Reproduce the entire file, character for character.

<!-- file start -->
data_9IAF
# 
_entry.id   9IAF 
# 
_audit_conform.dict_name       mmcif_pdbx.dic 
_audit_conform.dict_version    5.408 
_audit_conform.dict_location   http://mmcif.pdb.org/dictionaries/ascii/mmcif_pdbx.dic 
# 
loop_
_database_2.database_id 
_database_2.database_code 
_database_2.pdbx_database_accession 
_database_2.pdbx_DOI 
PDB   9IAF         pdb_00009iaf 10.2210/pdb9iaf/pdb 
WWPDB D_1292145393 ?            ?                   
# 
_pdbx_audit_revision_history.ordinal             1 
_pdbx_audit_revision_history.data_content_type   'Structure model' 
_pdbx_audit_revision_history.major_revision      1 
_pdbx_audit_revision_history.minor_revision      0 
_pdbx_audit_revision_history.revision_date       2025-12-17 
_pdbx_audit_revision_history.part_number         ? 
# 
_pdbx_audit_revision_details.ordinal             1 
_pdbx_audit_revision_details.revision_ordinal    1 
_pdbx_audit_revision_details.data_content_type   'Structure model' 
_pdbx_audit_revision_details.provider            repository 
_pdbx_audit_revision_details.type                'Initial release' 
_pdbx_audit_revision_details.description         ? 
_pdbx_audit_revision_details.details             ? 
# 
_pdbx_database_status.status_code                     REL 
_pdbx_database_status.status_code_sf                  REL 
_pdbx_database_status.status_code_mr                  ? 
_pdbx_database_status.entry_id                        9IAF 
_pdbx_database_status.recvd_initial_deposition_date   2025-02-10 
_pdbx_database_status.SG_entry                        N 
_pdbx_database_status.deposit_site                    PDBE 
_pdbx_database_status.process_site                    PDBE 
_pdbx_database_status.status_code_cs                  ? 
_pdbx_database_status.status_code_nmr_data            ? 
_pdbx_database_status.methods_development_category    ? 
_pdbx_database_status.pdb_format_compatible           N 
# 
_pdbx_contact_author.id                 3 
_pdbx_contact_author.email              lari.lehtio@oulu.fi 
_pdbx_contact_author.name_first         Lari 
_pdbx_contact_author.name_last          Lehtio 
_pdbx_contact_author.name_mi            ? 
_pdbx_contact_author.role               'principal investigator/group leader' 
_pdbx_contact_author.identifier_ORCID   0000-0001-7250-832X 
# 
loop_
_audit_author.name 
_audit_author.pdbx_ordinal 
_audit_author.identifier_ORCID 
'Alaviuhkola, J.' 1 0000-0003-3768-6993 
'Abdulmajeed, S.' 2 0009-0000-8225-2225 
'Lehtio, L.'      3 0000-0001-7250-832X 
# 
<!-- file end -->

data_9IAF
# 
_entry.id   9IAF 
# 
_audit_conform.dict_name       mmcif_pdbx.dic 
_audit_conform.dict_version    5.408 
_audit_conform.dict_location   http://mmcif.pdb.org/dictionaries/ascii/mmcif_pdbx.dic 
# 
loop_
_database_2.database_id 
_database_2.database_code 
_database_2.pdbx_database_accession 
_database_2.pdbx_DOI 
PDB   9IAF         pdb_00009iaf 10.2210/pdb9iaf/pdb 
WWPDB D_1292145393 ?            ?                   
# 
_pdbx_audit_revision_history.ordinal             1 
_pdbx_audit_revision_history.data_content_type   'Structure model' 
_pdbx_audit_revision_history.major_revision      1 
_pdbx_audit_revision_history.minor_revision      0 
_pdbx_audit_revision_history.revision_date       2025-12-17 
_pdbx_audit_revision_history.part_number         ? 
# 
_pdbx_audit_revision_details.ordinal             1 
_pdbx_audit_revision_details.revision_ordinal    1 
_pdbx_audit_revision_details.data_content_type   'Structure model' 
_pdbx_audit_revision_details.provider            repository 
_pdbx_audit_revision_details.type                'Initial release' 
_pdbx_audit_revision_details.description         ? 
_pdbx_audit_revision_details.details             ? 
# 
_pdbx_database_status.status_code                     REL 
_pdbx_database_status.status_code_sf                  REL 
_pdbx_database_status.status_code_mr                  ? 
_pdbx_database_status.entry_id                        9IAF 
_pdbx_database_status.recvd_initial_deposition_date   2025-02-10 
_pdbx_database_status.SG_entry                        N 
_pdbx_database_status.deposit_site                    PDBE 
_pdbx_database_status.process_site                    PDBE 
_pdbx_database_status.status_code_cs                  ? 
_pdbx_database_status.status_code_nmr_data            ? 
_pdbx_database_status.methods_development_category    ? 
_pdbx_database_status.pdb_format_compatible           N 
# 
_pdbx_contact_author.id                 3 
_pdbx_contact_author.email              lari.lehtio@oulu.fi 
_pdbx_contact_author.name_first         Lari 
_pdbx_contact_author.name_last          Lehtio 
_pdbx_contact_author.name_mi            ? 
_pdbx_contact_author.role               'principal investigator/group leader' 
_pdbx_contact_author.identifier_ORCID   0000-0001-7250-832X 
# 
loop_
_audit_author.name 
_audit_author.pdbx_ordinal 
_audit_author.identifier_ORCID 
'Alaviuhkola, J.' 1 0000-0003-3768-6993 
'Abdulmajeed, S.' 2 0009-0000-8225-2225 
'Lehtio, L.'      3 0000-0001-7250-832X 
# 